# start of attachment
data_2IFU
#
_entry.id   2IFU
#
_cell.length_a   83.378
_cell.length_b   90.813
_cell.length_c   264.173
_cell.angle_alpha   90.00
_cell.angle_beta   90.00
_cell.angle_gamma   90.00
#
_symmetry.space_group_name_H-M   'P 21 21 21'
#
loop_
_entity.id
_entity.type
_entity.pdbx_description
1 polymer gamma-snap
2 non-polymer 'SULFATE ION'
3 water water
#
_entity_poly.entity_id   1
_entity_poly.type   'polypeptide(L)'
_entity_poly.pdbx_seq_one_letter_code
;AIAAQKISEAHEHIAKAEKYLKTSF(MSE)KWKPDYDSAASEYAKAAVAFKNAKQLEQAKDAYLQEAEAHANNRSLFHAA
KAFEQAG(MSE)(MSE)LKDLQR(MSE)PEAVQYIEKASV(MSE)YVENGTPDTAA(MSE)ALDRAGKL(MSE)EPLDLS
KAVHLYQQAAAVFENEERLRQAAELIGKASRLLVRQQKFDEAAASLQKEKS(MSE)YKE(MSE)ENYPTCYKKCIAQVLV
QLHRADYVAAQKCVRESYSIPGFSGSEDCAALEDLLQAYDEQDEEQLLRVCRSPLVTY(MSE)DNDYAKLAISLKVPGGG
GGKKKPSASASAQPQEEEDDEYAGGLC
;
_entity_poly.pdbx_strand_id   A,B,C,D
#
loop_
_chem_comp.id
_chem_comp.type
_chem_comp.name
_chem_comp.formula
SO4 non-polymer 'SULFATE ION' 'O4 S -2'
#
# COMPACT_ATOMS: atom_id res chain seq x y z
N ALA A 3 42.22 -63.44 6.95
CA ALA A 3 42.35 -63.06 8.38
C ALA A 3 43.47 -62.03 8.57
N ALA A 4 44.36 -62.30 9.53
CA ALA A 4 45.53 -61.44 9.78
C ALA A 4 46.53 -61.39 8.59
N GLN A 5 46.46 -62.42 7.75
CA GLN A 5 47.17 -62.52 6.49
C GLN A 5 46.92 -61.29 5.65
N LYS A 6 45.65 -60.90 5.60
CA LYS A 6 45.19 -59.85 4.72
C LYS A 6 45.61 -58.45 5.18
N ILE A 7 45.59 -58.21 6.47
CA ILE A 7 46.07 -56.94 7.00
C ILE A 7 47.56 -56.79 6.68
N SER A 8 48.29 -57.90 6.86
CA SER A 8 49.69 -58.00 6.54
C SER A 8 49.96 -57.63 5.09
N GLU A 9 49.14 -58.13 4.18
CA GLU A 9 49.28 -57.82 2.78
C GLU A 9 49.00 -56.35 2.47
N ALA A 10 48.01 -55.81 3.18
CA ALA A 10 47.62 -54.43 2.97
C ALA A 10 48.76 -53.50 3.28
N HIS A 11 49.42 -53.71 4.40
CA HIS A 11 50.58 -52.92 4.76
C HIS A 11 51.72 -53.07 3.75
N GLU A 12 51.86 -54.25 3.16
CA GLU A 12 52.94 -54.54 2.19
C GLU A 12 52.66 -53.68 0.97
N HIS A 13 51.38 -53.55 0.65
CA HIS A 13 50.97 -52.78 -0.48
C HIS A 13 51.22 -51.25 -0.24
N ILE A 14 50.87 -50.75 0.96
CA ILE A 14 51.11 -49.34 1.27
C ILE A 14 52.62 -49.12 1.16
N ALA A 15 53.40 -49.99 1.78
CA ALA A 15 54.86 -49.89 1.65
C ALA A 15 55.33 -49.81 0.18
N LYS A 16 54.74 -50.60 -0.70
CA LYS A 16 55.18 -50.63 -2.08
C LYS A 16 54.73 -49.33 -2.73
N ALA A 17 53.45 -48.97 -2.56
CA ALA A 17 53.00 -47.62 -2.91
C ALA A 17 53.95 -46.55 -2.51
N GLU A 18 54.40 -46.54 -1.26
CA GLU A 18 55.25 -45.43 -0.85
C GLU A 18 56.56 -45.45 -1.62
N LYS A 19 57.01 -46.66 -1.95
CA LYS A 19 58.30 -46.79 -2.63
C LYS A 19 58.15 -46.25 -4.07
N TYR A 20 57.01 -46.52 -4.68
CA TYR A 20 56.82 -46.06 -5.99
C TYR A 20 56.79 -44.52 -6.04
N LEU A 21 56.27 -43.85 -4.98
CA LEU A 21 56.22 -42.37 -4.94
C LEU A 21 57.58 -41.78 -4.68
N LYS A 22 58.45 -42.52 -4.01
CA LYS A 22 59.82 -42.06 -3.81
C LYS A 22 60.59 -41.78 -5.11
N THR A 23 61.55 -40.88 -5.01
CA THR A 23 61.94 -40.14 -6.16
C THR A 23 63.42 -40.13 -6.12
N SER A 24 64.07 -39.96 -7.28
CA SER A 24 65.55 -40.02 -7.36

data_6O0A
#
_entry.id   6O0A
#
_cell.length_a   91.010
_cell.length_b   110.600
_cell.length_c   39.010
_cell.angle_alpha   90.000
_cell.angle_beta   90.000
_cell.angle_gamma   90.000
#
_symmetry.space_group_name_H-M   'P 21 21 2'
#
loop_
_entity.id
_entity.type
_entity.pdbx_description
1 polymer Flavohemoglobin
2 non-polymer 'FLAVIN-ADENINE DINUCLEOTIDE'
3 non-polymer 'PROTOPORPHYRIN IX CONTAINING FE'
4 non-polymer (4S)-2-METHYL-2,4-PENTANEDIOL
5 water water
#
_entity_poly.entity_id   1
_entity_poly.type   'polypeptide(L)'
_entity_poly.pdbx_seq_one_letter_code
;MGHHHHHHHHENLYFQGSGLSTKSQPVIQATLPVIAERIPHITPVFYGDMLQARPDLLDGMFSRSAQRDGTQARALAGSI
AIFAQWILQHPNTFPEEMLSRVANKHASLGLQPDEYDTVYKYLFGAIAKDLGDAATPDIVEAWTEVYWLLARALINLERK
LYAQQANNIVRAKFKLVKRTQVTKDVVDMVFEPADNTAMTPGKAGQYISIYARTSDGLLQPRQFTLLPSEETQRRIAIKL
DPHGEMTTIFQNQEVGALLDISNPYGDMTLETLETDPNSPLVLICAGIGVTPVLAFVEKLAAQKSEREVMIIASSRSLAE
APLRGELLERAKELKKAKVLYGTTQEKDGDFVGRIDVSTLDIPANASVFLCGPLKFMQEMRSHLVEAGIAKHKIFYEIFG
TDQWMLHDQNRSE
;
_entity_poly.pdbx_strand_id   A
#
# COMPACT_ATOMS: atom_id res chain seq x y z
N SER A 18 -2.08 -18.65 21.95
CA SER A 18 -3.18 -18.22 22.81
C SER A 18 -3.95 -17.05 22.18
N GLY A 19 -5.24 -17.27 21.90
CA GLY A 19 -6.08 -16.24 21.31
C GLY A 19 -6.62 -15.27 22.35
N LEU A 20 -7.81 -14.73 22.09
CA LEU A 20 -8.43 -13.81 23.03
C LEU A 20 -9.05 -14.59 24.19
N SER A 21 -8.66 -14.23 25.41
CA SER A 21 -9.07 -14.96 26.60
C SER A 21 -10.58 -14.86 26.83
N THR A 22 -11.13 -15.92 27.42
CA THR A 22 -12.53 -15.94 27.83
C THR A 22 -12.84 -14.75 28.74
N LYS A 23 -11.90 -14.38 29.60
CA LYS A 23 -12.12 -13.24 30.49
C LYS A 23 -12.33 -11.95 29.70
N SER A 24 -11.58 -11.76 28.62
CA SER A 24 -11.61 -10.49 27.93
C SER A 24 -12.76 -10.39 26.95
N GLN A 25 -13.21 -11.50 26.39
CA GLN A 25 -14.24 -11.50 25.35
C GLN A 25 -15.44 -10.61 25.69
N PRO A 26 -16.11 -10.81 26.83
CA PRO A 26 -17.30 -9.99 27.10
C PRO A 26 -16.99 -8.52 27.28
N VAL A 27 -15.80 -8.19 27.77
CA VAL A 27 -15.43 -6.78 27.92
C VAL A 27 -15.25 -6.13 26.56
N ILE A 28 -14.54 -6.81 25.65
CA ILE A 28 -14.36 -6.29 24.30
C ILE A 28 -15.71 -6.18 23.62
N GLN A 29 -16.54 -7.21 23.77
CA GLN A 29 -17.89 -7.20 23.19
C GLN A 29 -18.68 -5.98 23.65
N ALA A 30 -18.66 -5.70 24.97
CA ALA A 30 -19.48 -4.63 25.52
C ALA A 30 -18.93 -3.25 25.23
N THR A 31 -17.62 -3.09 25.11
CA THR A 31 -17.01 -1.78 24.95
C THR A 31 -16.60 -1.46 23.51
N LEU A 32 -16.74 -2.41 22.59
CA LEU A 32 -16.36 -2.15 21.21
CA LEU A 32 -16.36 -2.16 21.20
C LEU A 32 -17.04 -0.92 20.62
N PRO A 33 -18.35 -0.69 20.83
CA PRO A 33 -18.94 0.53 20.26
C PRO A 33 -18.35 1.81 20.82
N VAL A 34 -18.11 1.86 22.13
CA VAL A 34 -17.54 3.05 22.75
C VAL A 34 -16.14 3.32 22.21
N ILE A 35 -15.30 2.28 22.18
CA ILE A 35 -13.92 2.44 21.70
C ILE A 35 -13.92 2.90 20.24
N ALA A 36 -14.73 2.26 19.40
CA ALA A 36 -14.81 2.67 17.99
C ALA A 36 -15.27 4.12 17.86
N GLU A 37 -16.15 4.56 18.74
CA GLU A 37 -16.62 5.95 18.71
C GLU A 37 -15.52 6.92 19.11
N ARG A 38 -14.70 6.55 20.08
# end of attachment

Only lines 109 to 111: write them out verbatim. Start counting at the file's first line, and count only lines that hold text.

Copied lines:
#
_cell.length_a   91.010
_cell.length_b   110.600